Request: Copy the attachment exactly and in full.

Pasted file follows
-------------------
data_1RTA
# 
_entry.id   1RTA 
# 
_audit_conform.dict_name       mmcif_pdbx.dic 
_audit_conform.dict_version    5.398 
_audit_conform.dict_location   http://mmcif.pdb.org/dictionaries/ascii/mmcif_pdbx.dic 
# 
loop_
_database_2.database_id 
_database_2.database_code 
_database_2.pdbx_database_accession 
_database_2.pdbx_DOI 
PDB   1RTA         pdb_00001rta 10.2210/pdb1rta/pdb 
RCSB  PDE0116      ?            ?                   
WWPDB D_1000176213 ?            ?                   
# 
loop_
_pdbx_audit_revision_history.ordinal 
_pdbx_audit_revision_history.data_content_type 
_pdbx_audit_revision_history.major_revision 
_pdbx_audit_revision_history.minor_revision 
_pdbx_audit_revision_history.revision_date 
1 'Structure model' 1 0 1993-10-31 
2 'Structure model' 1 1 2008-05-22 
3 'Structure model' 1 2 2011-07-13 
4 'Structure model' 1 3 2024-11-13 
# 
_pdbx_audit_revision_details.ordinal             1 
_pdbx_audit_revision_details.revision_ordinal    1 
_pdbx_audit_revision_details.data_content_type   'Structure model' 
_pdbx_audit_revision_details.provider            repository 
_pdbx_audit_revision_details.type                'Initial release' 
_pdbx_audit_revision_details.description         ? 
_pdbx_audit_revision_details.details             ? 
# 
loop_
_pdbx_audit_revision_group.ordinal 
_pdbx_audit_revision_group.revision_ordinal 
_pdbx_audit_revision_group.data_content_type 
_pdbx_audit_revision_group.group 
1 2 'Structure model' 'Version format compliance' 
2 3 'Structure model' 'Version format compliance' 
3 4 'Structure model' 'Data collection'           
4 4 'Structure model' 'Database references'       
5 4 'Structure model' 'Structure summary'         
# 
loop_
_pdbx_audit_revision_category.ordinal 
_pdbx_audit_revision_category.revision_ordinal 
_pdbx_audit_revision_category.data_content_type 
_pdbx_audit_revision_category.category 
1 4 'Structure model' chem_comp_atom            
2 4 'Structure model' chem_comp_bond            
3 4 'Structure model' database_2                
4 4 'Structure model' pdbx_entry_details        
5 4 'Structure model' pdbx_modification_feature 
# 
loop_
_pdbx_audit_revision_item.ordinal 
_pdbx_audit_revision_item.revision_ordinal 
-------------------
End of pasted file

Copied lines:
data_1RTA
# 
_entry.id   1RTA 
# 
_audit_conform.dict_name       mmcif_pdbx.dic 
_audit_conform.dict_version    5.398 
_audit_conform.dict_location   http://mmcif.pdb.org/dictionaries/ascii/mmcif_pdbx.dic 
# 
loop_
_database_2.database_id 
_database_2.database_code 
_database_2.pdbx_database_accession 
_database_2.pdbx_DOI 
PDB   1RTA         pdb_00001rta 10.2210/pdb1rta/pdb 
RCSB  PDE0116      ?            ?                   
WWPDB D_1000176213 ?            ?                   
# 
loop_
_pdbx_audit_revision_history.ordinal 
_pdbx_audit_revision_history.data_content_type 
_pdbx_audit_revision_history.major_revision 
_pdbx_audit_revision_history.minor_revision 
_pdbx_audit_revision_history.revision_date 
1 'Structure model' 1 0 1993-10-31 
2 'Structure model' 1 1 2008-05-22 
3 'Structure model' 1 2 2011-07-13 
4 'Structure model' 1 3 2024-11-13 
# 
_pdbx_audit_revision_details.ordinal             1 
_pdbx_audit_revision_details.revision_ordinal    1 
_pdbx_audit_revision_details.data_content_type   'Structure model' 
_pdbx_audit_revision_details.provider            repository 
_pdbx_audit_revision_details.type                'Initial release' 
_pdbx_audit_revision_details.description         ? 
_pdbx_audit_revision_details.details             ? 
# 
loop_
_pdbx_audit_revision_group.ordinal 
_pdbx_audit_revision_group.revision_ordinal 
_pdbx_audit_revision_group.data_content_type 
_pdbx_audit_revision_group.group 
1 2 'Structure model' 'Version format compliance' 
2 3 'Structure model' 'Version format compliance' 
3 4 'Structure model' 'Data collection'           
4 4 'Structure model' 'Database references'       
5 4 'Structure model' 'Structure summary'         
# 
loop_
_pdbx_audit_revision_category.ordinal 
_pdbx_audit_revision_category.revision_ordinal 
_pdbx_audit_revision_category.data_content_type 
_pdbx_audit_revision_category.category 
1 4 'Structure model' chem_comp_atom            
2 4 'Structure model' chem_comp_bond            
3 4 'Structure model' database_2                
4 4 'Structure model' pdbx_entry_details        
5 4 'Structure model' pdbx_modification_feature 
# 
loop_
_pdbx_audit_revision_item.ordinal 
_pdbx_audit_revision_item.revision_ordinal 